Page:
The early stages of recovery from alcoholism can be tricky. With AA sponsors encouraging individuals to watch what they eat and drink, many people also become concerned, with some justification, about the other products that they use on a regular basis.
The choice between chemical-based solutions and natural treatments may be best illustrated by looking at one of the earliest issues people new to sobriety often deal with: cravings.
One concern many people have when they decide to cut down — or stop drinking alcohol — is the cravings. How to safely deal with them without triggering a relapse.
A few popular drugs that are used in treatment centers, Naltrexone, Acamprosate and Disulfram, can have some uncomfortable side effects. Common side effects include diarrhea, indigestion, nausea and vomiting. Worse side effects have also been associated with these drugs leaving many to wonder if they do more harm than good.
The pharmaceutical industry hasn’t done very much to help keep alcoholics sober. On the other hand, herbal remedies have shown promise and results. But since profit is a big motivator for business, you probably won’t find your doctor offering herbal alternatives any time soon.
One herbal remedy which has shown some promise is Kudzu. The scourge of the Southern States, Kudzu has been shown to possibly cut alcohol drinking in half without the side effects of pharmaceuticals. Used in China since 600AD to help people reduce drinking, scientists are now studying it and found it to be useful in rats.
Other studies show that Kudzu can also reduce drinking in humans. The plant works by increasing alcohol concentration in drinkers so that the need for more and more alcohol to reach previous levels of “buzz” is reduced.
Many alcoholics go the extra step and choose to stay away from any chemically based product when there may be natural substitutions. Avoiding products which contain chemicals — or have been processed — can not only aid in recovery, but can also help return a person to health.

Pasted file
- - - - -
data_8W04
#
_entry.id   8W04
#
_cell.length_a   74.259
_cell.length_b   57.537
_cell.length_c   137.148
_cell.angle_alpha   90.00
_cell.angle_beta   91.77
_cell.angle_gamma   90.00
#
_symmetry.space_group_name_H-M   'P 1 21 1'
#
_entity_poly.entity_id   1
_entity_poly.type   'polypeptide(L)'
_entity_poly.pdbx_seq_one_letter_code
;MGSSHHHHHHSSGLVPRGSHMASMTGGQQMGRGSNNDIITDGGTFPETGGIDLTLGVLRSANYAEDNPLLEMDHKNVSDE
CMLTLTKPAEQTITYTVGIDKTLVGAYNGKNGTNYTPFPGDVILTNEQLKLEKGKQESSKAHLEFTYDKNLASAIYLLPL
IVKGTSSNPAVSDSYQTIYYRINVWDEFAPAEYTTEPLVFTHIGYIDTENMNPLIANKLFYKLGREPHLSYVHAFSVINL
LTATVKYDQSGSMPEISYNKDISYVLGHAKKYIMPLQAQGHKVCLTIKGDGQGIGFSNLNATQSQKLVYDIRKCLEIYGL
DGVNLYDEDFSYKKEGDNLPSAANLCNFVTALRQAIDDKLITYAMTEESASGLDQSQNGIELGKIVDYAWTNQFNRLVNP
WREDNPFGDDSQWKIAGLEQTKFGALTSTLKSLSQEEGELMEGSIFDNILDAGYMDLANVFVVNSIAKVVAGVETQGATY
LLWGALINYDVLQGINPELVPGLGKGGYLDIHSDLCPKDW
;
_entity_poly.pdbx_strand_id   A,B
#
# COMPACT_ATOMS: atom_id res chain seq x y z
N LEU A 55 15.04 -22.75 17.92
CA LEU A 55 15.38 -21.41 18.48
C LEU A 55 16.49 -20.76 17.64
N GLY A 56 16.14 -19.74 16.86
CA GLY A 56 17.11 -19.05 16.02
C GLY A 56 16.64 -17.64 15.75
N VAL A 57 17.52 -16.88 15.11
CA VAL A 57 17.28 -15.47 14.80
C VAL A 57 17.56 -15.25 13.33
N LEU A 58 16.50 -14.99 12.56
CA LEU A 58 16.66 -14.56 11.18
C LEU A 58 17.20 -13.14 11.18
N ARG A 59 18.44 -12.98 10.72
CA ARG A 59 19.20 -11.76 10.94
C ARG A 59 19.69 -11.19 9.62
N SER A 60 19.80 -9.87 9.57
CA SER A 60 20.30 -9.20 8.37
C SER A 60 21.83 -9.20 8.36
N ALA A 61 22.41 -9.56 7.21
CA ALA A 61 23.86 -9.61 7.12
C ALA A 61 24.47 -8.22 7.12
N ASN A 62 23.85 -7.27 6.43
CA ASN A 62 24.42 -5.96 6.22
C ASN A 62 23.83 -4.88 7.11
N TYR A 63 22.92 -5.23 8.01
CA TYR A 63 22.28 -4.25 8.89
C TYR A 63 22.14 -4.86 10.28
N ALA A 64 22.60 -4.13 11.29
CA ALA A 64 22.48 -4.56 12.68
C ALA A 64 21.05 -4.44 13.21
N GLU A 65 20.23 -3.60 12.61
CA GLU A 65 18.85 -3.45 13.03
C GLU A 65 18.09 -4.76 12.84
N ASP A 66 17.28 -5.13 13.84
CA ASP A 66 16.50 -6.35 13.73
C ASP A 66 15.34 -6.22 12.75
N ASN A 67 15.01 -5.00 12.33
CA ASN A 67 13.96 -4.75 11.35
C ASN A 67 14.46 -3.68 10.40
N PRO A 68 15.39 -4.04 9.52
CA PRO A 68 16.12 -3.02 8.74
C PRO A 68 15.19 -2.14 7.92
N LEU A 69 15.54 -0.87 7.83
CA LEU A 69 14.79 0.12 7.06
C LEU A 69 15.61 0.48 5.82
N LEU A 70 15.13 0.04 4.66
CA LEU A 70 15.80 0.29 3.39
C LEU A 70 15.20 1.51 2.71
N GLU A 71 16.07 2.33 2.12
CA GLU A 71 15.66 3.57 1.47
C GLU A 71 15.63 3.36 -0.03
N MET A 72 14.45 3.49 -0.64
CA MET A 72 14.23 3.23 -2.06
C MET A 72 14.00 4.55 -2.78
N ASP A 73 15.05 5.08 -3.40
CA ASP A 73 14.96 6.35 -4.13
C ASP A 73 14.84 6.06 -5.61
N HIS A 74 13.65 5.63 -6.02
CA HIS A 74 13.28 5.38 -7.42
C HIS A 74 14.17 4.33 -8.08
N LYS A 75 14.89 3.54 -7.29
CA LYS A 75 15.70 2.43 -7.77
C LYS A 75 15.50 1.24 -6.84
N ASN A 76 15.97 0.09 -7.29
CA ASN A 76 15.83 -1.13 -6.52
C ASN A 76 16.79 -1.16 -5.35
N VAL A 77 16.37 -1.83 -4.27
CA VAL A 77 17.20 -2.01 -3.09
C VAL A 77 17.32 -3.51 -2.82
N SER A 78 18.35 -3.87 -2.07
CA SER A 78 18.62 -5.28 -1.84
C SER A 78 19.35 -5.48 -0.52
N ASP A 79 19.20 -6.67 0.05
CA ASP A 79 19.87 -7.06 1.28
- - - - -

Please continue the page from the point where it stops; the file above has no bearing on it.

There are hundreds of home remedies online and a favorite one is a healthy, and natural, way to deal with dandruff, avoiding the alcohol contained in most over-the-counter shampoos.
Seborrheic dermattis, more commonly known as dandruff, is an affliction in the scalp which is common among individuals of all ages. The reasons for dandruff are as varied as the heads it has landed on. Dry skin, irritated oily skin, bacterial growth and scalp fungus are some of the factors which cause itchiness along with the telltale white flakes.
Originally, dandruff can be kept at bay by having a healthy hair-care routine. Dandruff can also be controlled with some natural remedies. While the natural fixes may take a little longer to deliver results that the chemicals in a bottle, they can completely and effectively treat the problem.
The anti-bacterial properties of Indian lilac help treat dandruff along with other problems like scalp acne and itchy scalp.
- Take a handful of meem leaves and boil in two quarts of water
- Let the solution cool and the strain it.
- Use the mixture as a hair rinse several times a week.
Coconut oil works to eliminate dandruff because of the oil’s inherent anti-fungal properties. A side benefit is the oil moisturizes the scalp and relieves the itching.
- Mix lemon juice in with half of the available coconut oil.
- Massage the mixture into your scalp.
- Wait twenty minutes then wash your hair.
- Repeat several times a week.
Apple Cider Vinegar
Scalp treatment with apple cider vinegar is great at getting rid of dandruff. Restoring the pH balance of the scalp, apple cider vinegar inhibits yeast growth and helps as a natural conditioner and clarifier which cleans clogged pores and hair follicles.
- Measure out two table spoons of apple cider vinegar.
- Add two table spoons of water and about 20 drops of tea tree oil.
- Massage the mixture into your scalp, rinsing after several minutes
- Repeat several times a week.